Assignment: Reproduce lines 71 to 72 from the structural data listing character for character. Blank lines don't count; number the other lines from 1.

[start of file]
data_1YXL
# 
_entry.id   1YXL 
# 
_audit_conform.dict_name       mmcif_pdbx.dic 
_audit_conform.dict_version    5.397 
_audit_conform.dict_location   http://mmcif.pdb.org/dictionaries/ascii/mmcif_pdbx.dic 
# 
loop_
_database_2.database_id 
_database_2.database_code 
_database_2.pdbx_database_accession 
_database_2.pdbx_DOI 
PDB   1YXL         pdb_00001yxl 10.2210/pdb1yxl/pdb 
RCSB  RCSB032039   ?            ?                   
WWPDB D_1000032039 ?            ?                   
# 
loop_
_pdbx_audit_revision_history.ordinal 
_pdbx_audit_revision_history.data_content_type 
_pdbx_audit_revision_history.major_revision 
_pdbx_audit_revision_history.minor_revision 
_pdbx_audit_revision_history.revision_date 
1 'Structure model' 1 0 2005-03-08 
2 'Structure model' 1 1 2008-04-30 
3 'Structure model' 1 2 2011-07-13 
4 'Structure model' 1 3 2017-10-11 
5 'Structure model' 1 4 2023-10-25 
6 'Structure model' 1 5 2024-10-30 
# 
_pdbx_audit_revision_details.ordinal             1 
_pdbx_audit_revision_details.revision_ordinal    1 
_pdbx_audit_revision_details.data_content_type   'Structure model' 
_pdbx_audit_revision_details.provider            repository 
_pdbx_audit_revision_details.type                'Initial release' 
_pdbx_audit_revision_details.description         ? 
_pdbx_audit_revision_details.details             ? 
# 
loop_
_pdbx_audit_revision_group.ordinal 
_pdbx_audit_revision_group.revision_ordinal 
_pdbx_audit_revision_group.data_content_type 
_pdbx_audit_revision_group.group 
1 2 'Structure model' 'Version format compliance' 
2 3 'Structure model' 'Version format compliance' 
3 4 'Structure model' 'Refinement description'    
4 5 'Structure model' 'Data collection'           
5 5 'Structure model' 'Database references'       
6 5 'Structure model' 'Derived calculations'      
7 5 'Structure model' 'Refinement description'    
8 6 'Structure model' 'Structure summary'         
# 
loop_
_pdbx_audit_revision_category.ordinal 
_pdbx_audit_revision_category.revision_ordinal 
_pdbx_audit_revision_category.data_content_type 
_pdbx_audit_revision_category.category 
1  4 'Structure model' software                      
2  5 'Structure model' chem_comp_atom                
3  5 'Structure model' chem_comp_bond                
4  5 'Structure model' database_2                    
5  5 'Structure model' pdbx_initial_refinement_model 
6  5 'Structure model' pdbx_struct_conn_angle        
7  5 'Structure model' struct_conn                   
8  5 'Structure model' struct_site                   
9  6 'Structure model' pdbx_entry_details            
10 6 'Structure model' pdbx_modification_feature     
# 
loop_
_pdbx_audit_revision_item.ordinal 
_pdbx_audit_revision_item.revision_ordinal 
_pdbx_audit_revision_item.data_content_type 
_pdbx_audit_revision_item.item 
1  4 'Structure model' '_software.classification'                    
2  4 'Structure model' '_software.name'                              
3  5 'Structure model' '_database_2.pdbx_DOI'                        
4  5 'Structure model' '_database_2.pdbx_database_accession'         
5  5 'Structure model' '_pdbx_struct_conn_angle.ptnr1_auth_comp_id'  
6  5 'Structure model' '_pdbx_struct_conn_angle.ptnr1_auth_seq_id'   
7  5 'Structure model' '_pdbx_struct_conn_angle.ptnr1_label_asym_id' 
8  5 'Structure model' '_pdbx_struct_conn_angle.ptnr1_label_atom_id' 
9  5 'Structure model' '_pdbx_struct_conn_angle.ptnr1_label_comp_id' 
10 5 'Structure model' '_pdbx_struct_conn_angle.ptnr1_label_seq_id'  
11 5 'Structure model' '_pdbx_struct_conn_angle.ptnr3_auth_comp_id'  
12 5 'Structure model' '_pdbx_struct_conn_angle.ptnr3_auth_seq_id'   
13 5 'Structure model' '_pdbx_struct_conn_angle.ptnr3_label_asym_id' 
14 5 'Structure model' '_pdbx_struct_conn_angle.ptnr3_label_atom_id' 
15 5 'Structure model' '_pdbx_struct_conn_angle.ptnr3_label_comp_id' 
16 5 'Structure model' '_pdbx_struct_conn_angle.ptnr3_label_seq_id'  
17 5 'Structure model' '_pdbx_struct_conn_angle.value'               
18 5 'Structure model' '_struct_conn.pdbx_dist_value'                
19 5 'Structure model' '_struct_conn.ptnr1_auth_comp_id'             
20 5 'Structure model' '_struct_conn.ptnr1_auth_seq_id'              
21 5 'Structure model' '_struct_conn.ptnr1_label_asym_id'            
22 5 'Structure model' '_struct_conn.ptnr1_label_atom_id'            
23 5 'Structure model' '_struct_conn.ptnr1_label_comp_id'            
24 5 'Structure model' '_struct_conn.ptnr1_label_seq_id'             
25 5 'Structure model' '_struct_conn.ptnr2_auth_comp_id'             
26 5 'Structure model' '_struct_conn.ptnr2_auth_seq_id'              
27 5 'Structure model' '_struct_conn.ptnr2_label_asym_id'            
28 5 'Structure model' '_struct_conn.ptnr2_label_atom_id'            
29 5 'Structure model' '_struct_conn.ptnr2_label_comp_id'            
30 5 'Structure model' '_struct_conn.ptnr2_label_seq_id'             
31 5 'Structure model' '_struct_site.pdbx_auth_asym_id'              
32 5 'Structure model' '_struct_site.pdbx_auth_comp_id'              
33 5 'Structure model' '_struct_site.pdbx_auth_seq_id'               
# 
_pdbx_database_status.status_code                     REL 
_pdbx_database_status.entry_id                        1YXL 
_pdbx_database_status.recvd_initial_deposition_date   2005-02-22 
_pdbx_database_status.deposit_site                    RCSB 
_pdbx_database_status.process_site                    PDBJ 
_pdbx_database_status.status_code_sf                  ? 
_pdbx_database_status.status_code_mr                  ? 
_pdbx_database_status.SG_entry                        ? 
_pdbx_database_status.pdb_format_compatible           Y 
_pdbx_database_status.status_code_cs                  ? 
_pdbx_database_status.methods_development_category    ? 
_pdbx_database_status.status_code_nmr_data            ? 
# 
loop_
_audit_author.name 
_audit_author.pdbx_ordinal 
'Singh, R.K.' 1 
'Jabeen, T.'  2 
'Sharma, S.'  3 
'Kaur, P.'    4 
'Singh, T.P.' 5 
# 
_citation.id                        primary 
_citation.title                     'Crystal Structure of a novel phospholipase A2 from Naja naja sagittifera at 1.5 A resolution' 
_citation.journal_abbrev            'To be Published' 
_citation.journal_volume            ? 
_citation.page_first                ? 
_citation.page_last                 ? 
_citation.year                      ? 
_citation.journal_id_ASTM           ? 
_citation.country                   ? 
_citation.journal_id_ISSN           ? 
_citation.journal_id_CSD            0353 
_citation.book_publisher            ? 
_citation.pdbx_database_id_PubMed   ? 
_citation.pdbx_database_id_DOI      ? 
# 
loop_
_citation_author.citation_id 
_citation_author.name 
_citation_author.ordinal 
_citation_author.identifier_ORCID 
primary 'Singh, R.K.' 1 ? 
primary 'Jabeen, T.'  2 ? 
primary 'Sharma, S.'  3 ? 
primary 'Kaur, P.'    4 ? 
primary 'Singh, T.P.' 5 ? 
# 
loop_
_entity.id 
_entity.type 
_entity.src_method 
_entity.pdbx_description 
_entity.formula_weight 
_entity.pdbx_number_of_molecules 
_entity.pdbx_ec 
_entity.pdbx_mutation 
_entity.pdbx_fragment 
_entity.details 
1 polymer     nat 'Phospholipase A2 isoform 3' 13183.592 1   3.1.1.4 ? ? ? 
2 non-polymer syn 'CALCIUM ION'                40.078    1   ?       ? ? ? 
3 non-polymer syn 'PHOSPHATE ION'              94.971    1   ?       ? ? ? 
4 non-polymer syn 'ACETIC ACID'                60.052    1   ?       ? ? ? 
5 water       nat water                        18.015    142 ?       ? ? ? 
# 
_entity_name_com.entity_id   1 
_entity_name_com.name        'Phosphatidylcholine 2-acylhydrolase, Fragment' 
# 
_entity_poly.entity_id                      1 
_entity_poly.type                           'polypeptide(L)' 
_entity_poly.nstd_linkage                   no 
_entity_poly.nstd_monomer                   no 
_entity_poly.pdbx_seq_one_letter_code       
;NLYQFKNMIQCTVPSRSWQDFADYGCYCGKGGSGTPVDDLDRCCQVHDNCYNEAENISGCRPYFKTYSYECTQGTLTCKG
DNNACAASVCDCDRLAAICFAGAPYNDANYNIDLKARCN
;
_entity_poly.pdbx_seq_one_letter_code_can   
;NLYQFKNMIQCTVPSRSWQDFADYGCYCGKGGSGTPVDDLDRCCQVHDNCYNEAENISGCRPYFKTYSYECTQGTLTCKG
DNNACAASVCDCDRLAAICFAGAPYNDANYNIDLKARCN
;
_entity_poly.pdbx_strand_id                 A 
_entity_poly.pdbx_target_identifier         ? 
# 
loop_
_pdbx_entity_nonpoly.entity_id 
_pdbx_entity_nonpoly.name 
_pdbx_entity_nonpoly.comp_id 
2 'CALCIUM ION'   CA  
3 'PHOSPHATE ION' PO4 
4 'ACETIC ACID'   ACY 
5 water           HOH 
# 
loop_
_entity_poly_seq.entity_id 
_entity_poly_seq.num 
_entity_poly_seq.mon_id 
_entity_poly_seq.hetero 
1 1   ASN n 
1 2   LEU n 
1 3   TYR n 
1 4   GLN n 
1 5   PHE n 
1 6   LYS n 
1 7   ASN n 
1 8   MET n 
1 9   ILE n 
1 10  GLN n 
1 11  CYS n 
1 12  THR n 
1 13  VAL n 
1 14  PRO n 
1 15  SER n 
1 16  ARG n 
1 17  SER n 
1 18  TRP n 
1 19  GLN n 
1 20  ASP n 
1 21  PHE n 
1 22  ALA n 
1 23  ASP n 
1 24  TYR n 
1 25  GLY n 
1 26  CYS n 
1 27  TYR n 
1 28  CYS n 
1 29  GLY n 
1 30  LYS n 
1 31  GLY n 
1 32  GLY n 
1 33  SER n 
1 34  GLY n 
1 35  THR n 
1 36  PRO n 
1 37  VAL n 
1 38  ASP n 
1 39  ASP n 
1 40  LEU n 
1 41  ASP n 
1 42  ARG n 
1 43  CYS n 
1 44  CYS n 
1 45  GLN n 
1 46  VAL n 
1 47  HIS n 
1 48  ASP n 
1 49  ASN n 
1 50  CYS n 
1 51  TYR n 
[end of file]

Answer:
_pdbx_audit_revision_item.revision_ordinal 
_pdbx_audit_revision_item.data_content_type 